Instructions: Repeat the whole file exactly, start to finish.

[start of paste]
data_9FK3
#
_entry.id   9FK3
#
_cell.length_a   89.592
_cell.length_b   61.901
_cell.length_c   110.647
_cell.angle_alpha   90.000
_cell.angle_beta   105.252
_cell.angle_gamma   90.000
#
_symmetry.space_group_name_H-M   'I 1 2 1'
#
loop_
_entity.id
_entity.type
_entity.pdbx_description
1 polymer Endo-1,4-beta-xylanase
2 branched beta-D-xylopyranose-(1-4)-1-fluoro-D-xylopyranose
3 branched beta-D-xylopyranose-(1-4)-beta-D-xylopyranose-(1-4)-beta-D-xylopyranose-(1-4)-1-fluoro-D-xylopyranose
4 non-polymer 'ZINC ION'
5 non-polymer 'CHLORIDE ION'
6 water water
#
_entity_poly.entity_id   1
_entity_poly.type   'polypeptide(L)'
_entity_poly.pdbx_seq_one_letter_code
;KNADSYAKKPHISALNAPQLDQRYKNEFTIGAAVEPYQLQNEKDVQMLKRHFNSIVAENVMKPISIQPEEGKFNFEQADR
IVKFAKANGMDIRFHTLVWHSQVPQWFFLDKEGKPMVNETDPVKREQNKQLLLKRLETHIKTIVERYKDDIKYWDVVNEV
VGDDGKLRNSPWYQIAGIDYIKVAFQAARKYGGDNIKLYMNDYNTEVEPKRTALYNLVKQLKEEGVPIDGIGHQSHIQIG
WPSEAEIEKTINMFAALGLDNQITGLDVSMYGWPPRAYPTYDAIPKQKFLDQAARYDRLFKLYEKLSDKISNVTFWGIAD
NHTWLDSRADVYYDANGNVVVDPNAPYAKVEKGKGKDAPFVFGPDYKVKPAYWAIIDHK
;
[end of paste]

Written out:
data_9FK3
#
_entry.id   9FK3
#
_cell.length_a   89.592
_cell.length_b   61.901
_cell.length_c   110.647
_cell.angle_alpha   90.000
_cell.angle_beta   105.252
_cell.angle_gamma   90.000
#
_symmetry.space_group_name_H-M   'I 1 2 1'
#
loop_
_entity.id
_entity.type
_entity.pdbx_description
1 polymer Endo-1,4-beta-xylanase
2 branched beta-D-xylopyranose-(1-4)-1-fluoro-D-xylopyranose
3 branched beta-D-xylopyranose-(1-4)-beta-D-xylopyranose-(1-4)-beta-D-xylopyranose-(1-4)-1-fluoro-D-xylopyranose
4 non-polymer 'ZINC ION'
5 non-polymer 'CHLORIDE ION'
6 water water
#
_entity_poly.entity_id   1
_entity_poly.type   'polypeptide(L)'
_entity_poly.pdbx_seq_one_letter_code
;KNADSYAKKPHISALNAPQLDQRYKNEFTIGAAVEPYQLQNEKDVQMLKRHFNSIVAENVMKPISIQPEEGKFNFEQADR
IVKFAKANGMDIRFHTLVWHSQVPQWFFLDKEGKPMVNETDPVKREQNKQLLLKRLETHIKTIVERYKDDIKYWDVVNEV
VGDDGKLRNSPWYQIAGIDYIKVAFQAARKYGGDNIKLYMNDYNTEVEPKRTALYNLVKQLKEEGVPIDGIGHQSHIQIG
WPSEAEIEKTINMFAALGLDNQITGLDVSMYGWPPRAYPTYDAIPKQKFLDQAARYDRLFKLYEKLSDKISNVTFWGIAD
NHTWLDSRADVYYDANGNVVVDPNAPYAKVEKGKGKDAPFVFGPDYKVKPAYWAIIDHK
;